Friday, May 13, 2011

Banks way out of favor

Since the mid-April reporting of first quarter earnings until now, bank stocks have been in significant decline. The numbers reported for first quarter were generally fine but the market had some concerns.

Core earnings in the banking industry showed continued modest improvement and reported earnings were significantly strengthened by declines in reserves for loan losses as the credit environment has improved and as required reserving during the downturn had exceeded what was eventually needed. The short term wisdom of the market is to punish the stocks when they did the large reserving in the first place because the credit deterioration hurt earnings, and then when those excess reserves are reversed and, by accounting necessity, reflected in earnings they are seen as useless because they are not core earnings. Makes sense.

Another major concern is the lack of loan growth across the industry. Banks reflect the economy and our economic recovery is languid, real as in real slow. Loan demand is not strong and banks are not bending credit requirements to attract incremental growth. Even banks have short term memories.

Those are the popular reasons for the weakness. They reflect weak visibility for any near term upside and there are other sectors that are seen to offer better opportunity now.

A major reason for the weakness not often mentioned in the popular pundit world is litigation risk. For major banks the stream of litigation as a follow on to the economic crisis seems to be never ending, and in fact some days it seems to be accelerating. It is clear from the administration and the Congress that there is a green light for regulatory agencies, state governments, and investment enterprises of all stripes to sue the banks. It is clear from recent history that "juries of our peers" faced with complex legal issues will ignore all legal precedent and all enforceable contracts when presented with losses suffered by some while the banks eventually turned the corner after losing billions and got back on track. Suing the banks now is like throwing mud at a wall and seeing what will stick. Some will and sizeable settlements will be reached. It's ugly. For this investor, that is by far the biggest issue.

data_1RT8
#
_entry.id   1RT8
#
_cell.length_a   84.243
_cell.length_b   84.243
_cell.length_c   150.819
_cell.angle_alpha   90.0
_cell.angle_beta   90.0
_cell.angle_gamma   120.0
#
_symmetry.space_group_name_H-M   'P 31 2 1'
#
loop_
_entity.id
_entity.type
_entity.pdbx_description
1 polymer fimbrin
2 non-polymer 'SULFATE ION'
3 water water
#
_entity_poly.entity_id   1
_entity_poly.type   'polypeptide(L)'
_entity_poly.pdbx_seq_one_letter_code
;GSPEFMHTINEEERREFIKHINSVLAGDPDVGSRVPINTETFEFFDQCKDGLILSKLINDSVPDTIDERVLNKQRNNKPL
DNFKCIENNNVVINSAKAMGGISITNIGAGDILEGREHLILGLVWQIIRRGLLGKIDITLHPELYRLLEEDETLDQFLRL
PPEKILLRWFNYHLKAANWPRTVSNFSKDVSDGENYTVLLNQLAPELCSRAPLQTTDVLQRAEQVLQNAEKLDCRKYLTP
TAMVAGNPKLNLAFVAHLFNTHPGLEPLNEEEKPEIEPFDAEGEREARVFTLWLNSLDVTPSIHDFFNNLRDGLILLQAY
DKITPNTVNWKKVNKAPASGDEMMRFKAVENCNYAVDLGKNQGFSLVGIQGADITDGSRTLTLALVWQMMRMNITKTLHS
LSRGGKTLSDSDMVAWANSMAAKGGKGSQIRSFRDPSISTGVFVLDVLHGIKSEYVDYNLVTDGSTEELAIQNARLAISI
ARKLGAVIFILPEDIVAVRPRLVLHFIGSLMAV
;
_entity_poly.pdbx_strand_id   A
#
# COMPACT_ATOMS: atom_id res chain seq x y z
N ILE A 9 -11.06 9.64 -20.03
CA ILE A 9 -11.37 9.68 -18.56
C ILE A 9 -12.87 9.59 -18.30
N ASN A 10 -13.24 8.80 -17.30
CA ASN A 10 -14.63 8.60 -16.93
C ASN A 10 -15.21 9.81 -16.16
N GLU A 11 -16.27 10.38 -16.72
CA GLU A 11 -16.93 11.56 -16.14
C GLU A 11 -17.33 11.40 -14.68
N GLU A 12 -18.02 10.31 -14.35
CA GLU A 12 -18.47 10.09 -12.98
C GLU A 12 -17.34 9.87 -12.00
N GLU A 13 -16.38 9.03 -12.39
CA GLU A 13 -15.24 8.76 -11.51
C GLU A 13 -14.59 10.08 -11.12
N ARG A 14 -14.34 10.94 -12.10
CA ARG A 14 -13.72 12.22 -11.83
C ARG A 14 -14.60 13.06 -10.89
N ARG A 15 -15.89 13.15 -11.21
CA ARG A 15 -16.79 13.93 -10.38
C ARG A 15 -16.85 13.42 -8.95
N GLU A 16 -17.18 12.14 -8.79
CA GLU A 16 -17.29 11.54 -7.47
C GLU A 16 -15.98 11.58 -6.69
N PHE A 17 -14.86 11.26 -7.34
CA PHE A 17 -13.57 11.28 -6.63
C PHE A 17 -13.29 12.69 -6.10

When the real investors can see a slowdown in the legal attack and a let up in abusive comments and actions by the bitter Obama team and a barbell mix of right and left in Congress, then those investors can look ahead and see that beyond the next few quarters many of our banks have great franchises, have clean balance sheets, are not polluting those clean balance sheets, and have efficient cost structures that have been fine tuned over the last twenty years. They have exceptional technology platforms and are global leaders in many commercial banking products. Retail delivery has continued to advance. Dividends will begin to grow and capital will continue to strengthen. If economic growth, global economic growth, hits a more even stride the banks will have an opportunity for an investor sea change in thinking, a light bulb going on type of reversal in thinking that leads to a significant and possibly rapid turnaround in the stocks.

But that's not now. Maybe in this fast moving world that's a possibility later this year, perhaps it's deferred to 2012. At the moment, the banks are adrift.

A broader concern from all of this is the fact that banks have often been an economic barometer for the overall market. When have the banks had a period of any sustained weakness when the economy does not follow. When has placing the government's heel on the neck of an industry helped it compete globally. The answer my friend... oh, that's not appropriate.


Post a Comment

<< Home